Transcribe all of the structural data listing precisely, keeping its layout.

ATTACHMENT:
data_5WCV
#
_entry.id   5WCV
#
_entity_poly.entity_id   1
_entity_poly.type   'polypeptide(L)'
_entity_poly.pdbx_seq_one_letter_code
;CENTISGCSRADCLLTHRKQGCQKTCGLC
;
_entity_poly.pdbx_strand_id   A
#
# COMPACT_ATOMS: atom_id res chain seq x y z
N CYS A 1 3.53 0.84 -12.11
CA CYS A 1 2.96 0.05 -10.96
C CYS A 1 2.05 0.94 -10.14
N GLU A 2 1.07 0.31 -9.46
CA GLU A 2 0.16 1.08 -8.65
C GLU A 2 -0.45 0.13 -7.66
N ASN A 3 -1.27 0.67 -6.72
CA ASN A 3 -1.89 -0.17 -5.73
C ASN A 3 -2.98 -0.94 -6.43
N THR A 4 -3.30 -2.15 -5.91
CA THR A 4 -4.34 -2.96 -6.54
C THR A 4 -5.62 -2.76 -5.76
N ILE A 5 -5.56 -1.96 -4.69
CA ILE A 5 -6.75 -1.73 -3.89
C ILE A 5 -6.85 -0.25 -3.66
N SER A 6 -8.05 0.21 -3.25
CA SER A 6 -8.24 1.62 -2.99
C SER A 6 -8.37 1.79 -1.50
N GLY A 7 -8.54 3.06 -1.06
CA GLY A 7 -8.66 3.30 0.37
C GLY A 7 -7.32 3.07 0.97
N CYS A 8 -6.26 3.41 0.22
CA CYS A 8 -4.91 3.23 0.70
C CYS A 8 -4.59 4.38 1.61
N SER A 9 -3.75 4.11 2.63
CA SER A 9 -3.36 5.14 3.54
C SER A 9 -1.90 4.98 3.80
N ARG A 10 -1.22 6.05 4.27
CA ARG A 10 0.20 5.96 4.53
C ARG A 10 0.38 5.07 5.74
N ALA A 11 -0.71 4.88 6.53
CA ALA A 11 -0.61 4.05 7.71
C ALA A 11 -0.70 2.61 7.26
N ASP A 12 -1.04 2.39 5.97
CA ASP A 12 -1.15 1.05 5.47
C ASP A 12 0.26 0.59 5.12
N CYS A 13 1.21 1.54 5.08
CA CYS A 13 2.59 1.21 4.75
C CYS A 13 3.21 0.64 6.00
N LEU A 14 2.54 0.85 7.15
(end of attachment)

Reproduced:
data_5WCV
#
_entry.id   5WCV
#
_entity_poly.entity_id   1
_entity_poly.type   'polypeptide(L)'
_entity_poly.pdbx_seq_one_letter_code
;CENTISGCSRADCLLTHRKQGCQKTCGLC
;
_entity_poly.pdbx_strand_id   A
#
# COMPACT_ATOMS: atom_id res chain seq x y z
N CYS A 1 3.53 0.84 -12.11
CA CYS A 1 2.96 0.05 -10.96
C CYS A 1 2.05 0.94 -10.14
N GLU A 2 1.07 0.31 -9.46
CA GLU A 2 0.16 1.08 -8.65
C GLU A 2 -0.45 0.13 -7.66
N ASN A 3 -1.27 0.67 -6.72
CA ASN A 3 -1.89 -0.17 -5.73
C ASN A 3 -2.98 -0.94 -6.43
N THR A 4 -3.30 -2.15 -5.91
CA THR A 4 -4.34 -2.96 -6.54
C THR A 4 -5.62 -2.76 -5.76
N ILE A 5 -5.56 -1.96 -4.69
CA ILE A 5 -6.75 -1.73 -3.89
C ILE A 5 -6.85 -0.25 -3.66
N SER A 6 -8.05 0.21 -3.25
CA SER A 6 -8.24 1.62 -2.99
C SER A 6 -8.37 1.79 -1.50
N GLY A 7 -8.54 3.06 -1.06
CA GLY A 7 -8.66 3.30 0.37
C GLY A 7 -7.32 3.07 0.97
N CYS A 8 -6.26 3.41 0.22
CA CYS A 8 -4.91 3.23 0.70
C CYS A 8 -4.59 4.38 1.61
N SER A 9 -3.75 4.11 2.63
CA SER A 9 -3.36 5.14 3.54
C SER A 9 -1.90 4.98 3.80
N ARG A 10 -1.22 6.05 4.27
CA ARG A 10 0.20 5.96 4.53
C ARG A 10 0.38 5.07 5.74
N ALA A 11 -0.71 4.88 6.53
CA ALA A 11 -0.61 4.05 7.71
C ALA A 11 -0.70 2.61 7.26
N ASP A 12 -1.04 2.39 5.97
CA ASP A 12 -1.15 1.05 5.47
C ASP A 12 0.26 0.59 5.12
N CYS A 13 1.21 1.54 5.08
CA CYS A 13 2.59 1.21 4.75
C CYS A 13 3.21 0.64 6.00
N LEU A 14 2.54 0.85 7.15